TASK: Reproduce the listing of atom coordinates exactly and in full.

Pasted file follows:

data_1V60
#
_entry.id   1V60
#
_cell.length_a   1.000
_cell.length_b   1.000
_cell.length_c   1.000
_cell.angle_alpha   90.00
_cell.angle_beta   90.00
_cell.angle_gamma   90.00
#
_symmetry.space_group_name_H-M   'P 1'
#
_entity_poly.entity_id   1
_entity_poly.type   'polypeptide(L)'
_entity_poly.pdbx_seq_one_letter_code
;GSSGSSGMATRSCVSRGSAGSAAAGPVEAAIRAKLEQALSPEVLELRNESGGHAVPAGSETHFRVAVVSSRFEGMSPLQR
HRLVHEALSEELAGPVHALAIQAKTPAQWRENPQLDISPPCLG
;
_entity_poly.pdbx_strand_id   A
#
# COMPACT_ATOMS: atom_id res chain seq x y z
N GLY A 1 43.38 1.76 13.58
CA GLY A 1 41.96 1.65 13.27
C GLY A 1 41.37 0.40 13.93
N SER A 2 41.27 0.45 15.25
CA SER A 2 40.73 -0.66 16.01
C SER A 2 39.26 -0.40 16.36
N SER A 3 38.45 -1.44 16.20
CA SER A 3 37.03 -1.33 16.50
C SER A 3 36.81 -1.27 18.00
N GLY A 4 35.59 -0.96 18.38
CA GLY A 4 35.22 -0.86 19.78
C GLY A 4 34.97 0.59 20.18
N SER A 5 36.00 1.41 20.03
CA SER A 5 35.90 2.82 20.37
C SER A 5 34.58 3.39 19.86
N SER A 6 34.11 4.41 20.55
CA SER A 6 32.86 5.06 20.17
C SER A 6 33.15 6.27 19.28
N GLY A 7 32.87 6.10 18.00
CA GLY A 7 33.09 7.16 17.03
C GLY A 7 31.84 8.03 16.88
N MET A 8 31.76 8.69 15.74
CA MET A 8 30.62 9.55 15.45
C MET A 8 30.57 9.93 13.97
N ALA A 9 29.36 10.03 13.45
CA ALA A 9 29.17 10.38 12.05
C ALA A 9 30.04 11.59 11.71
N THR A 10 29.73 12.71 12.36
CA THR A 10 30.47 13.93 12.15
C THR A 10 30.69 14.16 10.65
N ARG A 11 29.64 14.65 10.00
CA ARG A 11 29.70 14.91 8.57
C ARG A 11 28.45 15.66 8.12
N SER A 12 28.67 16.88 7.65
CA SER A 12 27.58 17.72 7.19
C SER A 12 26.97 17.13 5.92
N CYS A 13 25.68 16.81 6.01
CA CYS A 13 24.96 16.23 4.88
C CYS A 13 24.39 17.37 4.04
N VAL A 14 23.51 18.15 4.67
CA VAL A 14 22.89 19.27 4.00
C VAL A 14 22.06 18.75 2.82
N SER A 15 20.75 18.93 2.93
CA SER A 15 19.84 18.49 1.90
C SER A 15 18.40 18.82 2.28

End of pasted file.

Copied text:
data_1V60
#
_entry.id   1V60
#
_cell.length_a   1.000
_cell.length_b   1.000
_cell.length_c   1.000
_cell.angle_alpha   90.00
_cell.angle_beta   90.00
_cell.angle_gamma   90.00
#
_symmetry.space_group_name_H-M   'P 1'
#
_entity_poly.entity_id   1
_entity_poly.type   'polypeptide(L)'
_entity_poly.pdbx_seq_one_letter_code
;GSSGSSGMATRSCVSRGSAGSAAAGPVEAAIRAKLEQALSPEVLELRNESGGHAVPAGSETHFRVAVVSSRFEGMSPLQR
HRLVHEALSEELAGPVHALAIQAKTPAQWRENPQLDISPPCLG
;
_entity_poly.pdbx_strand_id   A
#
# COMPACT_ATOMS: atom_id res chain seq x y z
N GLY A 1 43.38 1.76 13.58
CA GLY A 1 41.96 1.65 13.27
C GLY A 1 41.37 0.40 13.93
N SER A 2 41.27 0.45 15.25
CA SER A 2 40.73 -0.66 16.01
C SER A 2 39.26 -0.40 16.36
N SER A 3 38.45 -1.44 16.20
CA SER A 3 37.03 -1.33 16.50
C SER A 3 36.81 -1.27 18.00
N GLY A 4 35.59 -0.96 18.38
CA GLY A 4 35.22 -0.86 19.78
C GLY A 4 34.97 0.59 20.18
N SER A 5 36.00 1.41 20.03
CA SER A 5 35.90 2.82 20.37
C SER A 5 34.58 3.39 19.86
N SER A 6 34.11 4.41 20.55
CA SER A 6 32.86 5.06 20.17
C SER A 6 33.15 6.27 19.28
N GLY A 7 32.87 6.10 18.00
CA GLY A 7 33.09 7.16 17.03
C GLY A 7 31.84 8.03 16.88
N MET A 8 31.76 8.69 15.74
CA MET A 8 30.62 9.55 15.45
C MET A 8 30.57 9.93 13.97
N ALA A 9 29.36 10.03 13.45
CA ALA A 9 29.17 10.38 12.05
C ALA A 9 30.04 11.59 11.71
N THR A 10 29.73 12.71 12.36
CA THR A 10 30.47 13.93 12.15
C THR A 10 30.69 14.16 10.65
N ARG A 11 29.64 14.65 10.00
CA ARG A 11 29.70 14.91 8.57
C ARG A 11 28.45 15.66 8.12
N SER A 12 28.67 16.88 7.65
CA SER A 12 27.58 17.72 7.19
C SER A 12 26.97 17.13 5.92
N CYS A 13 25.68 16.81 6.01
CA CYS A 13 24.96 16.23 4.88
C CYS A 13 24.39 17.37 4.04
N VAL A 14 23.51 18.15 4.67
CA VAL A 14 22.89 19.27 4.00
C VAL A 14 22.06 18.75 2.82
N SER A 15 20.75 18.93 2.93
CA SER A 15 19.84 18.49 1.90
C SER A 15 18.40 18.82 2.28